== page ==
Pennsylvania Treasurer Candidates Spar Over Unclaimed Property Issue

Charlotte Keith of Spotlight PA

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HARRISBURG — An obscure policy issue is getting new attention in this year’s race for Pennsylvania treasurer as Democratic state Rep. Ryan Bizzarro of Erie seeks to draw a contrast with Republican incumbent Stacy Garrity.

Bizzarro is attacking Garrity’s track record on the issue she says is one of her top priorities as state treasurer: reuniting Pennsylvanians with their misplaced money.

Pennsylvania holds more than $4.5 billion in unclaimed property — money from inactive bank accounts, uncashed checks, and unused gift cards that, by law, must be turned over to the state. The original owners, however, never lose their right to file a claim with the state Treasury to get their money back.

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Since taking office in 2021, Garrity has overseen a major upgrade, begun under her predecessor, Democrat Joe Torsella, to process claims more quickly through automatic data-matching. Last year, two-thirds of claims were paid through this fast-track system. The state Treasury has also started paying out some claims via direct deposit instead of only by paper checks. Garrity says she mentions unclaimed property in every speech she gives to urge listeners to search the state’s public database to check whether they are owed money.

Garrity says these efforts have paid off: In the 2023 fiscal year, the state Treasury returned almost $274 million, a record.

Bizzarro thinks this figure is “deliberately misleading” because it doesn’t reflect the new unclaimed property Pennsylvania receives each year. As a percentage of the money taken in, the amount returned looks less impressive, Bizzarro argues, working out to a return rate in 2021 and 2022 of 43%, slightly lower than the state’s 10-year average.

The return rate figure is included in a national survey done by a trade association for unclaimed property. Of the 33 states that responded, Pennsylvania ranked in the top quarter, among a group of states with an average return rate of 58.78% between fiscal years 2018 and 2022.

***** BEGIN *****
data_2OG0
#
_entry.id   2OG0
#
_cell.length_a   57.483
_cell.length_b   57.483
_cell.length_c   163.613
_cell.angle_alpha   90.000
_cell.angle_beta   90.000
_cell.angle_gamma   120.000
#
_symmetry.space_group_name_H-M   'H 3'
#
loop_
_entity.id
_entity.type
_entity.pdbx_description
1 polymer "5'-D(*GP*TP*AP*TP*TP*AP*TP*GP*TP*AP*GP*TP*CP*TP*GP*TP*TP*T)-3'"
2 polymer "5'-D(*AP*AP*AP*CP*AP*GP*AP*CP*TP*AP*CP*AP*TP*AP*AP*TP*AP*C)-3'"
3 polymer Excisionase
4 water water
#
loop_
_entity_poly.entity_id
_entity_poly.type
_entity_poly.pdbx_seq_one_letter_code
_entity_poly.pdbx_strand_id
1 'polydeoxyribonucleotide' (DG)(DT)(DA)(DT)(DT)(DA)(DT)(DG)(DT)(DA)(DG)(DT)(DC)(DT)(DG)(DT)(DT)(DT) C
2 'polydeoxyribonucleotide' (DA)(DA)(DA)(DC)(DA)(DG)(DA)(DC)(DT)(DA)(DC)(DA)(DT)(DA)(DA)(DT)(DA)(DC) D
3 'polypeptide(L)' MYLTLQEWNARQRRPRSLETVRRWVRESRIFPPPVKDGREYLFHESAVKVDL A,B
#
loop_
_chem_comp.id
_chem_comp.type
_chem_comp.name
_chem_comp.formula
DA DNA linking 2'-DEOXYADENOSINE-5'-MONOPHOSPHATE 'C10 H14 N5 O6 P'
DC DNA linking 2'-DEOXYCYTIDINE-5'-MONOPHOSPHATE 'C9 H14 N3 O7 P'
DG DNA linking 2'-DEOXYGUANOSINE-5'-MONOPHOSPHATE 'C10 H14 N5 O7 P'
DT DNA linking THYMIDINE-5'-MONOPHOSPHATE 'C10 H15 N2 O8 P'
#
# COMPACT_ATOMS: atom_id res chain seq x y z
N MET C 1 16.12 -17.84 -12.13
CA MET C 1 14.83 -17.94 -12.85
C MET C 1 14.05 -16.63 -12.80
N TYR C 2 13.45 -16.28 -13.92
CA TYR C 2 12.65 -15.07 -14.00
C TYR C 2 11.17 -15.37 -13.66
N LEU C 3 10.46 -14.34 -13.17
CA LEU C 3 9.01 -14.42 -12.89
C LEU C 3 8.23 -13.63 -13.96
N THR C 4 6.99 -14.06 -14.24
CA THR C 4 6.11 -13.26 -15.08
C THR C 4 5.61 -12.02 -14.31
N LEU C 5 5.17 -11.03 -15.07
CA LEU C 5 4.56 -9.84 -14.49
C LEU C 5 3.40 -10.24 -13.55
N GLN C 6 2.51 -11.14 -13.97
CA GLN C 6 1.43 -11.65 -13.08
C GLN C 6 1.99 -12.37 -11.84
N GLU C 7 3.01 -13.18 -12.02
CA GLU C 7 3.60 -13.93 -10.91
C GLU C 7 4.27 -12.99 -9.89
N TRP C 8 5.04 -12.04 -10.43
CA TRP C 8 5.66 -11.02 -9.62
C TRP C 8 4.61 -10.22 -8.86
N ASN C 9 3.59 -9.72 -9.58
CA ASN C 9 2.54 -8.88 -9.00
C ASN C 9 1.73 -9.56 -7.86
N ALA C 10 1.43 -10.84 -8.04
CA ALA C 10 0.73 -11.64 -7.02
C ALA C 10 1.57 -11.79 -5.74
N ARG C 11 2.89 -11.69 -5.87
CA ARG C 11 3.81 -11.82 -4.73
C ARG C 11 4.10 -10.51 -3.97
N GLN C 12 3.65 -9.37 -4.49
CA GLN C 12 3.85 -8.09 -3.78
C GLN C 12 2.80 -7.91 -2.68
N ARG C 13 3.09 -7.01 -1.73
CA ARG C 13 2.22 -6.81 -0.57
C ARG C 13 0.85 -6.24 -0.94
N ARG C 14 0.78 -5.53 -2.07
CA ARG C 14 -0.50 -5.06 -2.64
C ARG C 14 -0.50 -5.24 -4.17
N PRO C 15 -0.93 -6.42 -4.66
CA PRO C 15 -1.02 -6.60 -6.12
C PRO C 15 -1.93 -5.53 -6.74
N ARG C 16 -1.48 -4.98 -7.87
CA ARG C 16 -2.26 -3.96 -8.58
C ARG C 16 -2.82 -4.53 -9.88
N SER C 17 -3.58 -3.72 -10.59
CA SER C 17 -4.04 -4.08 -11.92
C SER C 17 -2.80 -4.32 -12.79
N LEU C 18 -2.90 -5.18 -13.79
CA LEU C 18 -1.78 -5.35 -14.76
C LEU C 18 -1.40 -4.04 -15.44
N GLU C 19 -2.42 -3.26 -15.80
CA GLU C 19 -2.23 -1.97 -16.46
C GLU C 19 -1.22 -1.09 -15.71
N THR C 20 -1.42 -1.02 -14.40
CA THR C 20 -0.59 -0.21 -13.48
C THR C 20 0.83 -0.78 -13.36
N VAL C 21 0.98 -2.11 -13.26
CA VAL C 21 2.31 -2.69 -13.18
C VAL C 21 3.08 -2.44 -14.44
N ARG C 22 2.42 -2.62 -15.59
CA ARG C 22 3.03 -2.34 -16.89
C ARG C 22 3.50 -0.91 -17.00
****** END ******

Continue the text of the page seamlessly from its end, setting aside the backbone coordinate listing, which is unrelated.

The current system for returning unclaimed property puts the burden on the roughly one in 10 Pennsylvanians who are owed money. State law requires owners to file a claim with the Treasury before they can be paid. Many, however, likely do not realize they are owed money in the first place.

Garrity’s efforts to address this have been stymied by state House Democrats, including Bizzarro.

Last year, she proposed legislation that would allow the state Treasury to proactively return some unclaimed property without requiring owners to file a claim. The change would have applied only to property worth less than $5,000 that belongs to a single owner who is still alive; for more complex or higher-value cases, people would still have to file claims. Roughly a dozen other states, including Illinois and Wisconsin, have similar laws.

The bill passed the state Senate unanimously last June. But in the state House, Democrats used their one-vote majority to slash the amount of money that could be automatically returned from $5,000 to $100. Bizzarro voted in support of the amendment.

The automatic return provision was also included in a budget-enabling bill that came before a state House committee last October. Bizzarro voted for an amendment, which passed along party lines, to remove the language about unclaimed property, among other changes. A spokesperson for House Democrats said the language was removed as part of budget negotiations.

In a statement, Bizzarro called Garrity’s proposal “a minimal effort that did not go anywhere near far enough.” He has proposed legislation that would require unclaimed property worth up to $10,000 to be automatically returned to businesses and nonprofits, as well as individuals, whose contact information the state treasury can verify.

“If he wanted to make it higher, why did he vote to cut it?” Garrity said. “That doesn’t make any sense to me.”

Erin McClelland, who is also seeking the Democratic nomination, said there was little to criticize about Garrity’s handling of unclaimed property. “My criticism is the overarching politicization of the office,” she said. Returning unclaimed property is an “easy sell,” McClelland said, that “doesn’t take a lot of thought or really aggressive analysis on a complex system.”

Bizzarro has framed his campaign as “a battle to stop the spread of extremism,” highlighted Garrity’s opposition to abortion and support for former president Donald Trump, and suggested she should be barred from running for office for casting doubt on the integrity of the 2020 election.

At a rally in Harrisburg on Jan. 5, 2021, Garrity said “the election from this November is tarnished forever,” because of the way the administration of former Democratic Gov. Tom Wolf and the state Supreme Court interpreted Pennsylvania’s mail-in voting law.

Bizzarro has said Garrity “used her platform to promote and spread lies that instigated the January 6 attack on our democracy.” Garrity told Spotlight PA claims she tried to overturn the election are “outright untrue” and that she has never denied that Joe Biden is the president.

Although the prospect of giving Pennsylvanians their missing money back might seem appealing to voters, unclaimed property “isn’t really a winning campaign issue for anyone,” said Mike Connolly, who served as a spokesperson for former Treasurer Joe Torsella. “It’s pretty much impossible to form any distinct difference as a candidate on these issues — everyone wants to return money.”

He argued the deciding factor in the race will likely be the presidential election. “It’s very much tied to performance relative to the top of the ticket, more than any association with an archaic policy issue.”

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